An image problem?


Recent research suggests that mathematics is an unpopular subject because it has an image problem.

Many students and undergraduates seem to think of mathematicians as old, white, middle-class men who are obsessed with their subject, lack social skills and have no personal life outside maths. The student’s views of maths itself included narrow and inaccurate images that are often limited to numbers and basic arithmetic.

From my university years, I can attest to the existence of mathematicians with no social skills. From undergraduates who spent their entire degree in the library to professors who, terrified of communication with students, delivered their lectures on topology or analysis entirely to the blackboard, it is true that extreme examples exist. Films such as “A Beautiful Mind” and mathematicians such as Grigori Perelman do little to dispel this image.

But of course well-adjusted mathematicians, who play frisbee or drink beer or dabble in stand-up comedy, also exist in large numbers. In the mathematics department I had friends, lecturers and professors who did not conform at all to this stereotype. And it can’t be the case that all senior school maths teachers are crotchety old bags.

I would suggest that the image problem runs deeper – that maths is unpopular because the subject itself is seen as dull. And no wonder, when you consider just what is involved in compulsory school mathematics. Times tables and long division, with the best will in the world, will never be exciting. They are necessary skills, in the same way that reading and writing are. But while it’s hard to find anyone who will admit to illiteracy, many wear their “no head for figures” with pride.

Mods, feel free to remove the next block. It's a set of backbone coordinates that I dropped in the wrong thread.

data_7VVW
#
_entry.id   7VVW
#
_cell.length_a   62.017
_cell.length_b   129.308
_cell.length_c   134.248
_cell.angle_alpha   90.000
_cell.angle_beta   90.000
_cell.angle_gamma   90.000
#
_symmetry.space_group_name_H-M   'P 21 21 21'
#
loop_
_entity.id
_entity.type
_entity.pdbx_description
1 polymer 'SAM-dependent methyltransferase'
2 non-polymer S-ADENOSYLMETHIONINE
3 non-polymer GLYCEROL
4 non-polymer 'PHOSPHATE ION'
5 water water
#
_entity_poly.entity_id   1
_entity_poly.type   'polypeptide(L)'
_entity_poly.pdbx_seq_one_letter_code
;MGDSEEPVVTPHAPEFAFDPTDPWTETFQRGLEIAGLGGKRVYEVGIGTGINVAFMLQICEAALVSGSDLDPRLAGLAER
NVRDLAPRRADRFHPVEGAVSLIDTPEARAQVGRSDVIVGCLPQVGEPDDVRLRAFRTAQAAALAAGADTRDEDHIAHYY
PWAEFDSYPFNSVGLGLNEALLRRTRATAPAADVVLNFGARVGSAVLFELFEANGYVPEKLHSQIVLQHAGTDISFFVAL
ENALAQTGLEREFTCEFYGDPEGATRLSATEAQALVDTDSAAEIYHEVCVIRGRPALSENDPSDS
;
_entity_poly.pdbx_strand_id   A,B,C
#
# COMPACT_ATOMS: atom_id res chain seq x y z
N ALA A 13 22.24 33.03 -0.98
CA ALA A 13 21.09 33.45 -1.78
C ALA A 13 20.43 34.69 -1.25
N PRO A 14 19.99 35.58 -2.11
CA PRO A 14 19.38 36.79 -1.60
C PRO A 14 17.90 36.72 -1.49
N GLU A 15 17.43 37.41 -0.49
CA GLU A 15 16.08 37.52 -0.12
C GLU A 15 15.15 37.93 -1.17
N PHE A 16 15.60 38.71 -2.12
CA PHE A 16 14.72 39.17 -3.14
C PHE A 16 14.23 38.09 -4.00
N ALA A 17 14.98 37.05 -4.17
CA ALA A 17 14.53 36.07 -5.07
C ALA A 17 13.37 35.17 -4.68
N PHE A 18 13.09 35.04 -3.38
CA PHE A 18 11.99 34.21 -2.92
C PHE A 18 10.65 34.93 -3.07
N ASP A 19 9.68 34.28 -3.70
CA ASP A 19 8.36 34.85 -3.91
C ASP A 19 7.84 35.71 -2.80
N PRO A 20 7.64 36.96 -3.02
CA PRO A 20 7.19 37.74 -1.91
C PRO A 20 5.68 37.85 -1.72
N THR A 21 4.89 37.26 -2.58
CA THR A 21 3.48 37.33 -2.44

For me, maths was a school subject I found easy, but never interesting. Until one day someone handed me a book by Martin Gardner. I found it hard to believe that this collection of logic puzzles, board games and instructions for intricate paper models bore any relation to the sheets of long multiplication I did every day in school. Of course, at the age of seven or so, an awful lot of the detail was lost on me. But in subsequent years, I revisited that book and others like it. My interest in final-year university topology can be directly traced to the picture of a Mobius strip on the cover of that book.

And that’s what’s missing in school mathematics. Yes, there are people for whom arithmetic will forever present a problem. But not nearly as many as claim that to be the case. Perhaps a little more time spent on the many, varied and interesting aspects of mathematics (without the technical detail, of course) in the years leading up to GCSE would persuade more people to continue their studies of mathematics past the age of sixteen. The persistent narrowing of the curriculum certainly isn’t working.

Learning to read is boring. But with basic skills, a person can work their way up to Shakespeare. Learning arithmetic is boring. But mathematics isn’t.


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